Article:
Power generation and distribution

Do you know that all electric power generators in your country are turning 100% synchronously? I mean really, totally and absolutely 100% synchronously.

Yes, this is true for all the generators connected to your national power grid (except those few that are connected through an invertor). In fact it is likely that most surrounding countries also have generators fully synchronized to yours as countries mutually share power grid.

This is why they call them synchronous generators :)

It is not as tricky as it seems to have them all revolve synchronously. This is in fact how synchronous generators do, and they can’t do any other way. When you interconnect synchronous generators by power wires this is almost as if you connected them physically on the same shaft. If you try to change turning speed of one of them, they all follow.

The synchronous generator

When a synchronous generator is connected to power grid the grid itself will drag the generator into the synchronous speed (ok, you have to make it revolving at least somewhere near the synchronous speed prior to connection because otherwise you may blow something up). If you now leave generator shaft fee-rotating, it will neither spend nor produce electric power (ok, it will spend a little because of internal loses).

What happens if you now put some constant torque on generator shaft in order to speed it up? The shaft will advance just for a small angle (depending on how much torque you applied) and then will stop advancing resuming again good old synchronous speed. The generator will start introducing power into power grid – the power produced is proportional to applied torque.

Well, actually the generator will resume rotating at a bit greater speed than before you applied torque, but all the generators in the network will follow this speed-up. This increase in rotation speed will be rather small (hard to measure) because power produced by your generator is probably quite small compared to combined power produced by all other generators connected to the power grid.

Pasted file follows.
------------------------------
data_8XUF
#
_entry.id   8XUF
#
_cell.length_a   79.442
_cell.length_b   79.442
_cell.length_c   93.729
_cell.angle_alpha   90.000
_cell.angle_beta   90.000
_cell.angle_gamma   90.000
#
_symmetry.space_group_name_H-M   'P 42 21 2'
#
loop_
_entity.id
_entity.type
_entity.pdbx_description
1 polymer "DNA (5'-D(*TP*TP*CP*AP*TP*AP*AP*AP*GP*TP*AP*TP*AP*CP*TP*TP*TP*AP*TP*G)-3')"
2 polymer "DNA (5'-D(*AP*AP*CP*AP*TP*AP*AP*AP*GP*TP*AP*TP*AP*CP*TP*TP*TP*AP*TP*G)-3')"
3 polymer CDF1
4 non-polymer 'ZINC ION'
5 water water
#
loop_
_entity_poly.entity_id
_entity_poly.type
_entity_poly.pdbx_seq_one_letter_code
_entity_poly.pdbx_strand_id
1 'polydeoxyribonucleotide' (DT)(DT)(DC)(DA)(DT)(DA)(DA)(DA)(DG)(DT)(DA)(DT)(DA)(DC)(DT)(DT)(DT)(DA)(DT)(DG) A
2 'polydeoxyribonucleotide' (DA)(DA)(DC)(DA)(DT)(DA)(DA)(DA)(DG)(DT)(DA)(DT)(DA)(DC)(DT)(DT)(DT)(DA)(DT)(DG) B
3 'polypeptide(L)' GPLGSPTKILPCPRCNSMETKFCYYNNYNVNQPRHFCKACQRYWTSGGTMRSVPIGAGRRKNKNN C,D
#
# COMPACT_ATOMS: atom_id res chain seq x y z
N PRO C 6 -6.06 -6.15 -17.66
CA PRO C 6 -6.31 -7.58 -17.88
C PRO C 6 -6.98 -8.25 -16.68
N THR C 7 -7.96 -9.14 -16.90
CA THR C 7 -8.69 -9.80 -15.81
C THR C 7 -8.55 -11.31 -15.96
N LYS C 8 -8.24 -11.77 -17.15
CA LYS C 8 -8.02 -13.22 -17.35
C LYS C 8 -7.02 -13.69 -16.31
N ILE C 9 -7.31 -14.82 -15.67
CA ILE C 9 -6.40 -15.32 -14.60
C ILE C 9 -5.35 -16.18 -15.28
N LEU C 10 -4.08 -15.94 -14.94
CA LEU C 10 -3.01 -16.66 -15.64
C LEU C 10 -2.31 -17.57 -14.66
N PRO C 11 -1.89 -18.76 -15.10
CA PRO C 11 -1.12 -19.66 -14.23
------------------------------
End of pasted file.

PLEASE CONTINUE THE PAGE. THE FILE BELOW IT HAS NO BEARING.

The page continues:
Similar things happen if you try to slow down your generator shaft. The shaft will retread for a small angle and will resume at synchronous speed that will be a tiny bit slower than before. All generators will follow. Your generator will start spending energy from the power grid and will become synchronous motor.

In fact, whenever you turn on any of your household appliances it introduces a small (quite non-measurable) slow-down in synchronous speed of the power grid across your hole country (and probably wider). All generators in all power plants are starting to turn a bit slower. This is not a big deal if you turned a toaster on. It however my become a big thing if all the people decided to turn theirs toasters on at around the same time.

Power regulation

Workers and automatic machines in power plants will always maintain the synchronous speed (50Hz in Europe, or 60Hz in USA). If at any moment they feel that their generators are turning too slow, meaning that people are spending lots of electricity, they will apply a bit more torque on their generator shafts (allowing more steam to steam turbines, or more water to water turbines) to bring synchronous speed back to tolerances.

Automatic machines can promptly correct output power of a power plant but only for very small percentage of nominal power. It is not possible to change current power generation of a power plant for, say, 30% in a fraction of a second. That is why a power plant must know at least coarsely how much energy will be needed in future hours. For every power plant energetic needs forecasts are produced for every day (just as weather forecasts).

In addition, there is a governing body that decides how much energy will be produced by each power plant each day (it means, how much torque will an power plant be allowed to apply to their generator shafts). In normal circumstances they keep cheep-energy producing power plants (like nuclear ones) at full load all the time, while expensive-energy producing plants (like natural gas ones) are used only at peek needs.

BTW, private-owned power plants are tending to produce more power than allowed (because they get paid for produced energy). The problem is that it creates speed-up of the power grid synchronous speed. A governing body monitors such conditions and threatens violators (the worst threat would be an immediate shutoff ).

Danijel Gorupec, 2006

See also the Thermal power plant article